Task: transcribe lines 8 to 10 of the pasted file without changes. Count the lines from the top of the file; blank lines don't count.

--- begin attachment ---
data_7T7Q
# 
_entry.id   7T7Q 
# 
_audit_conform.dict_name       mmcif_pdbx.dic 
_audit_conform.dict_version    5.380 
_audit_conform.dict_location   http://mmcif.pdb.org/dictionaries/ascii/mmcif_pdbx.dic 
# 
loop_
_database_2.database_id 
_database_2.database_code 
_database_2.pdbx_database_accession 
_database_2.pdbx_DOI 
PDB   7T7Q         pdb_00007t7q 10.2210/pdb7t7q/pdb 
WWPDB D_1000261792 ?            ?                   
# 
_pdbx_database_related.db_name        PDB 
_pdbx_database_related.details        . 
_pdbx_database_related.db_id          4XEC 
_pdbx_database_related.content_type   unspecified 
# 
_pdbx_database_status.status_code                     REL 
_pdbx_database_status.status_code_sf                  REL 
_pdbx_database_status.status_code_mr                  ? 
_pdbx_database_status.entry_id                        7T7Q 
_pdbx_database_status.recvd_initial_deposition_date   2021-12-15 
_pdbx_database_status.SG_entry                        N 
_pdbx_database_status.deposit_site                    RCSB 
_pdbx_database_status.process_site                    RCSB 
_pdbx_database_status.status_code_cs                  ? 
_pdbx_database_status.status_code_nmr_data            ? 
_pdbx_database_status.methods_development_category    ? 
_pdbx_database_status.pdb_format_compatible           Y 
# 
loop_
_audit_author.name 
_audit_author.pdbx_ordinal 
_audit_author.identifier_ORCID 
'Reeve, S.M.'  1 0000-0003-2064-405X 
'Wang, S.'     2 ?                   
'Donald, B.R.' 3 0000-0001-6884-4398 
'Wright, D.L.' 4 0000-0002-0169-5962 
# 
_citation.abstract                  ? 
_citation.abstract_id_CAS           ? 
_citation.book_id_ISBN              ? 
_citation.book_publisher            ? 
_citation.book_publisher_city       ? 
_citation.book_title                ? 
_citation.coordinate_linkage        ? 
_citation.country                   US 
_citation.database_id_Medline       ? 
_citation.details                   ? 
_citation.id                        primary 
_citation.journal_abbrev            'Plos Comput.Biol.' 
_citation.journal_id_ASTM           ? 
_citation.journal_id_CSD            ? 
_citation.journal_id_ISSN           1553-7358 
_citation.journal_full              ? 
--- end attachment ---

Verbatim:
# 
loop_
_database_2.database_id 